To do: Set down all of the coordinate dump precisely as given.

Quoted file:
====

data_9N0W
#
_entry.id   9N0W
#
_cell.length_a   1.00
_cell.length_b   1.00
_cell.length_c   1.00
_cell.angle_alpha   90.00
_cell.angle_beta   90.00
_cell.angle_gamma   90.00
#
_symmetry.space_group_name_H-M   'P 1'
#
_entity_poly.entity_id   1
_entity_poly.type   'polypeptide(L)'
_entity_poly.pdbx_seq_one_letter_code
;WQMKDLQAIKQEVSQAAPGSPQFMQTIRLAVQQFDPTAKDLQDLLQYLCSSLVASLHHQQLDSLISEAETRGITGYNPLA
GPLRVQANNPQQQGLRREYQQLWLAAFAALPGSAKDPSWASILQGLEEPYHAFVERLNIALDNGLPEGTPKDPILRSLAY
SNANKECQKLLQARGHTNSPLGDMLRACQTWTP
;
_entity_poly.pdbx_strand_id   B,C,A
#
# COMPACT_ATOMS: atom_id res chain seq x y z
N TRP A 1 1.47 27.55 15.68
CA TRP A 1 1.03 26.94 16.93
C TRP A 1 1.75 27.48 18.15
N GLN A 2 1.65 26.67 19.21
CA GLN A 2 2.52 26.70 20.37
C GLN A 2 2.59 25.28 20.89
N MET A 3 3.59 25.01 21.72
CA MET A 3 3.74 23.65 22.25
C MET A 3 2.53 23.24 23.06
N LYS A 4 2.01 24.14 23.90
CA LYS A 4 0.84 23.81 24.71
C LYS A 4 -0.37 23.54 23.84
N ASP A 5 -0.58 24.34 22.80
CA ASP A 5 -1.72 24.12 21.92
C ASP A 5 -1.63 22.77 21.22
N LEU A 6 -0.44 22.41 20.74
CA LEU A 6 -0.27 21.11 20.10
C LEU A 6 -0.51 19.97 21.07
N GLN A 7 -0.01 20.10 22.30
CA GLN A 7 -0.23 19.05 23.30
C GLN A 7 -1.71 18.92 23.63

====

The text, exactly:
data_9N0W
#
_entry.id   9N0W
#
_cell.length_a   1.00
_cell.length_b   1.00
_cell.length_c   1.00
_cell.angle_alpha   90.00
_cell.angle_beta   90.00
_cell.angle_gamma   90.00
#
_symmetry.space_group_name_H-M   'P 1'
#
_entity_poly.entity_id   1
_entity_poly.type   'polypeptide(L)'
_entity_poly.pdbx_seq_one_letter_code
;WQMKDLQAIKQEVSQAAPGSPQFMQTIRLAVQQFDPTAKDLQDLLQYLCSSLVASLHHQQLDSLISEAETRGITGYNPLA
GPLRVQANNPQQQGLRREYQQLWLAAFAALPGSAKDPSWASILQGLEEPYHAFVERLNIALDNGLPEGTPKDPILRSLAY
SNANKECQKLLQARGHTNSPLGDMLRACQTWTP
;
_entity_poly.pdbx_strand_id   B,C,A
#
# COMPACT_ATOMS: atom_id res chain seq x y z
N TRP A 1 1.47 27.55 15.68
CA TRP A 1 1.03 26.94 16.93
C TRP A 1 1.75 27.48 18.15
N GLN A 2 1.65 26.67 19.21
CA GLN A 2 2.52 26.70 20.37
C GLN A 2 2.59 25.28 20.89
N MET A 3 3.59 25.01 21.72
CA MET A 3 3.74 23.65 22.25
C MET A 3 2.53 23.24 23.06
N LYS A 4 2.01 24.14 23.90
CA LYS A 4 0.84 23.81 24.71
C LYS A 4 -0.37 23.54 23.84
N ASP A 5 -0.58 24.34 22.80
CA ASP A 5 -1.72 24.12 21.92
C ASP A 5 -1.63 22.77 21.22
N LEU A 6 -0.44 22.41 20.74
CA LEU A 6 -0.27 21.11 20.10
C LEU A 6 -0.51 19.97 21.07
N GLN A 7 -0.01 20.10 22.30
CA GLN A 7 -0.23 19.05 23.30
C GLN A 7 -1.71 18.92 23.63